The first presentation by an editor of forthcoming titles to the marketing and sales staff. The first step in defining the publisher’s seasonal list, these meetings enable editorial, marketing, sales, and production staff to discuss the marketing and production requirements for each title. Based on the launch meeting presentation and discussion, the marketing director will project a first printing and, at a later point, will develop the marketing plan through discussion with individual departments.
The one (or more) major book(s) on a publisher’s seasonal list.
Staff members representing multiple Hachette Book Group departments sit around a conference table, each holding a summary of the seasonal list. Scratch that, it’s not a conference room, they’re on a Zoom call. “Let’s start with our lead title A Tribal Life with My Running Buddies: Evolution of a Middle-Aged Badass,” Jane, an editor says, smiling broadly, sitting up tall in her little box on the Zoom screen. “This is going to be big.” Jane’s fully animated now, moving her hands in the air as she rattles off a list. “I can see book club sales, a movie, probably a television series. The importance of women’s relationships, particularly as we struggle to come out of the pandemic, is going to resonate with women of all ages—not just middle-aged badasses.”
In my dream, this is how it happens.
In reality, the manuscript for A Tribal Life with My Running Buddies: Evolution of a Middle-Aged Badass, is a nicely bound pile of paper masquerading as the thesis I turned in last spring. Two copies are still sitting in the Staples box on the floor next to my desk from when I picked them up after having them bound to fulfill the course requirement. The semester ended during the height of the pandemic, so we were only required to email the electronic file. A hard copy also becomes a part of the library at Bay Path, but we were given an extension to turn it in. Oops.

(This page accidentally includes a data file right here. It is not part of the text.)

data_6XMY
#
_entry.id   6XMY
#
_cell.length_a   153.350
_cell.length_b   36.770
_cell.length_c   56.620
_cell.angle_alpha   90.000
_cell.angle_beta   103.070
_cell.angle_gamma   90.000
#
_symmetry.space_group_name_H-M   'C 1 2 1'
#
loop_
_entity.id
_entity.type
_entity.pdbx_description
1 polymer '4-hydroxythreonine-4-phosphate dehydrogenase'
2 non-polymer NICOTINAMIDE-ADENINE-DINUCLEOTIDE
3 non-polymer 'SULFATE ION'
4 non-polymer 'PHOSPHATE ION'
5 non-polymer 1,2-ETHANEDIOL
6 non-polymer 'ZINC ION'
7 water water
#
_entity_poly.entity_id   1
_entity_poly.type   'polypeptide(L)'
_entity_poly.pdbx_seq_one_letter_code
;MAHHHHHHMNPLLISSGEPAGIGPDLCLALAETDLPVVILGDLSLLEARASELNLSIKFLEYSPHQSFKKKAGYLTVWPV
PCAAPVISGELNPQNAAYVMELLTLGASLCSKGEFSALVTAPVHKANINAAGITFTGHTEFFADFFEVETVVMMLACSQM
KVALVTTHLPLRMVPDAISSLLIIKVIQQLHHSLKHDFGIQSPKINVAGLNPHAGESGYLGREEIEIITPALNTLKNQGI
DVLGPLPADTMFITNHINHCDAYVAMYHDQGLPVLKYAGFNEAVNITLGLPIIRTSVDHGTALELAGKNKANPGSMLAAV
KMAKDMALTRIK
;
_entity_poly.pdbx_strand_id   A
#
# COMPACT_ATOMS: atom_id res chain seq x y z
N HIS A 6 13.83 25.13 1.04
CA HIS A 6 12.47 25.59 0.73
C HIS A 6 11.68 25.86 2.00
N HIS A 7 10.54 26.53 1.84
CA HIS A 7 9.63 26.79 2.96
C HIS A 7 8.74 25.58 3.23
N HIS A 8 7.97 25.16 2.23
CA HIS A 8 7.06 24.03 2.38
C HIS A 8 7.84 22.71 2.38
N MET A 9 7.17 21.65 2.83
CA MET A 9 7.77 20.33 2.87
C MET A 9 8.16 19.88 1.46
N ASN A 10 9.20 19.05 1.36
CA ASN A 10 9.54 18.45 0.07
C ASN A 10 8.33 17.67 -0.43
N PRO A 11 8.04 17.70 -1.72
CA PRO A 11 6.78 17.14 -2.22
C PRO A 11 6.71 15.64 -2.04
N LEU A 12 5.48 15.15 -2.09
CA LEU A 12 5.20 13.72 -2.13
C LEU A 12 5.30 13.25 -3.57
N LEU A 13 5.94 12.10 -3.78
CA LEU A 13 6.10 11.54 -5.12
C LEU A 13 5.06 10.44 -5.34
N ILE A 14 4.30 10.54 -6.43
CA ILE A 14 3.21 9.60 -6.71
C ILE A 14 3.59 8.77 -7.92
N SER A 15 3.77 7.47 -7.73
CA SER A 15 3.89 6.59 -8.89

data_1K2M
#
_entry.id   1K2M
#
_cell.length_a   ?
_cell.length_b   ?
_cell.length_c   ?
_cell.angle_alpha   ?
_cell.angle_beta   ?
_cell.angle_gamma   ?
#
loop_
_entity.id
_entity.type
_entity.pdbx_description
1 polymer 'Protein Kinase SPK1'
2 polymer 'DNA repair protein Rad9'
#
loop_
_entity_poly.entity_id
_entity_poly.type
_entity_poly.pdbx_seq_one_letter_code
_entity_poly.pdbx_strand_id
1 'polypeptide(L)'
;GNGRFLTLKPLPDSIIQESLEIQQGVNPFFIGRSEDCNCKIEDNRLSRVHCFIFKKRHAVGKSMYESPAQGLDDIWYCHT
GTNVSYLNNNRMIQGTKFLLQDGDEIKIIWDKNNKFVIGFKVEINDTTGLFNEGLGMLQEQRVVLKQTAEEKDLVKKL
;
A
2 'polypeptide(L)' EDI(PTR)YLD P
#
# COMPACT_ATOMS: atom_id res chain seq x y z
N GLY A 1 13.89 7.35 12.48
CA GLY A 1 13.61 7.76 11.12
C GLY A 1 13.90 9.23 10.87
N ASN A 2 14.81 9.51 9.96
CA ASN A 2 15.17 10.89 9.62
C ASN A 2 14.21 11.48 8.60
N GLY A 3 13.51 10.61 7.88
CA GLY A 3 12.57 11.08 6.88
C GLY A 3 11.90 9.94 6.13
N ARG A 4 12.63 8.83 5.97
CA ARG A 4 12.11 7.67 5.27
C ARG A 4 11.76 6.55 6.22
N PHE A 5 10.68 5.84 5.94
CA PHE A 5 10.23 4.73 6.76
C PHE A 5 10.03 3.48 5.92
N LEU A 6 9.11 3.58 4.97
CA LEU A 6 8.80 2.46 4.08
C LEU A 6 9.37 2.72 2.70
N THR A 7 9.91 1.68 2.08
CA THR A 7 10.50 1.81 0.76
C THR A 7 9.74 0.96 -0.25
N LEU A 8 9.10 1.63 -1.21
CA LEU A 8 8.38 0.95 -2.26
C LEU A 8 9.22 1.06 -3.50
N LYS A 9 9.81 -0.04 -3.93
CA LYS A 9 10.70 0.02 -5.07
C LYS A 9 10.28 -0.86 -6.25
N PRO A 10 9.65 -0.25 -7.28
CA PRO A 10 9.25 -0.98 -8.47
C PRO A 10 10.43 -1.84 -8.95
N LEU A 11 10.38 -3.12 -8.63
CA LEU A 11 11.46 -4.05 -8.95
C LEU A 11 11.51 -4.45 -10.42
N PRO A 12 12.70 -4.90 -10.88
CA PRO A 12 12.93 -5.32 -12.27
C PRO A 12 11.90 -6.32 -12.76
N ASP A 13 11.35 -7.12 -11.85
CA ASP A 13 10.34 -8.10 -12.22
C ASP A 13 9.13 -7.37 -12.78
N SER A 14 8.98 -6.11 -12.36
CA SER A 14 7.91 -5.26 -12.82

As I learned the first week of the thesis course, a thesis is not a book manuscript. My thesis is 122 pages and 33,421 words. Even as book lengths get shorter, an average book is still 300-400 pages. I have a fair amount of work to do to expand it into a book-length piece of non-fiction, which is a bit of a challenge while working full-time and trying to finish a couple of classes to graduate in the spring.
One of the first assignments in my current publishing course was to start creating a visual of our “writer’s path,” which has already been productive in helping me work toward the goal of becoming a published author and full-time writer. The photo I’ve included is the current visual of the steps I’ll take to reach my goal. My plan is to continue adding to my blog, rework and submit some existing work to literary publications, and write some new work to submit for publication. At the same time, I’ll finish the two-semester publishing class, find and complete an internship, and take the one remaining course I need to complete to graduate. Oh, and I need to show up at my day job too.
It’s exhausting just thinking about it.
But it’s time to finish. I started my MFA in 2016, taking a course at a time, with my only goal to finish before I retire. It was mostly for self-fulfillment, completing a bucket list item I’ve had since I started a master’s program in my twenties. But I also wanted some flexibility in how I spend my retirement and I thought a master’s degree would give me the credentials I need to teach. Along the way I’ve discovered I really don’t want to teach. I like writing and I like my current work in marketing. Hoping there is a way to combine the two, I changed course and chose the Publishing track as my final phase of the program. My goal is to transition from a very full, full-time job to a first chapter in retirement working part-time in book marketing, which will allow time to write.
Next May, I will be an MFA graduate, working on my first book, and looking for a role I can transition to as a part-time book marketer.